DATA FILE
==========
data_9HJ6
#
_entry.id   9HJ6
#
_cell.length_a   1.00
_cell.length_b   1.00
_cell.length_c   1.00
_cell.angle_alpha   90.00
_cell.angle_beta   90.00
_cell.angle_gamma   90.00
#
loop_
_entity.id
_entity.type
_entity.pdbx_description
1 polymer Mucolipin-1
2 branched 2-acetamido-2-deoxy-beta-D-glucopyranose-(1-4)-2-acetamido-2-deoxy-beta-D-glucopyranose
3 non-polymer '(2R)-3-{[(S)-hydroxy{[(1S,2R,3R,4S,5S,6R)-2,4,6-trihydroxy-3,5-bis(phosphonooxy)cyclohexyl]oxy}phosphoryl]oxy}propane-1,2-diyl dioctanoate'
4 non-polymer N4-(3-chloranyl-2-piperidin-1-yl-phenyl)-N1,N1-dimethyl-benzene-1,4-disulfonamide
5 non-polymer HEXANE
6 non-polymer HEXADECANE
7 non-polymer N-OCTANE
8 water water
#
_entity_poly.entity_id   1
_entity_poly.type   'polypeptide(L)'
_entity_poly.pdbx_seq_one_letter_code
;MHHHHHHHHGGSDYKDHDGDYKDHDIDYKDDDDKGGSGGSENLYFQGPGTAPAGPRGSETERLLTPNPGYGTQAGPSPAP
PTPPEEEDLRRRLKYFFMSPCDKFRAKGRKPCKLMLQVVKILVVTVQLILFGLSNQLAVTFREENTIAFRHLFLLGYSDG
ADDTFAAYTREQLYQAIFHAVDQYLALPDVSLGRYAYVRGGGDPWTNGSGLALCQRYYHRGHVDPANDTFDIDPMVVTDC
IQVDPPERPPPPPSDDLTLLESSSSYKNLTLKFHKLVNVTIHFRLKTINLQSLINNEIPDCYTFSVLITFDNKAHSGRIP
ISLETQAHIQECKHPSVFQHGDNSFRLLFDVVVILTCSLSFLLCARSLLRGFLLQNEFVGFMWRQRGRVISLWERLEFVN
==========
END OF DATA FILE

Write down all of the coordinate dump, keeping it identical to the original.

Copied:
data_9HJ6
#
_entry.id   9HJ6
#
_cell.length_a   1.00
_cell.length_b   1.00
_cell.length_c   1.00
_cell.angle_alpha   90.00
_cell.angle_beta   90.00
_cell.angle_gamma   90.00
#
loop_
_entity.id
_entity.type
_entity.pdbx_description
1 polymer Mucolipin-1
2 branched 2-acetamido-2-deoxy-beta-D-glucopyranose-(1-4)-2-acetamido-2-deoxy-beta-D-glucopyranose
3 non-polymer '(2R)-3-{[(S)-hydroxy{[(1S,2R,3R,4S,5S,6R)-2,4,6-trihydroxy-3,5-bis(phosphonooxy)cyclohexyl]oxy}phosphoryl]oxy}propane-1,2-diyl dioctanoate'
4 non-polymer N4-(3-chloranyl-2-piperidin-1-yl-phenyl)-N1,N1-dimethyl-benzene-1,4-disulfonamide
5 non-polymer HEXANE
6 non-polymer HEXADECANE
7 non-polymer N-OCTANE
8 water water
#
_entity_poly.entity_id   1
_entity_poly.type   'polypeptide(L)'
_entity_poly.pdbx_seq_one_letter_code
;MHHHHHHHHGGSDYKDHDGDYKDHDIDYKDDDDKGGSGGSENLYFQGPGTAPAGPRGSETERLLTPNPGYGTQAGPSPAP
PTPPEEEDLRRRLKYFFMSPCDKFRAKGRKPCKLMLQVVKILVVTVQLILFGLSNQLAVTFREENTIAFRHLFLLGYSDG
ADDTFAAYTREQLYQAIFHAVDQYLALPDVSLGRYAYVRGGGDPWTNGSGLALCQRYYHRGHVDPANDTFDIDPMVVTDC
IQVDPPERPPPPPSDDLTLLESSSSYKNLTLKFHKLVNVTIHFRLKTINLQSLINNEIPDCYTFSVLITFDNKAHSGRIP
ISLETQAHIQECKHPSVFQHGDNSFRLLFDVVVILTCSLSFLLCARSLLRGFLLQNEFVGFMWRQRGRVISLWERLEFVN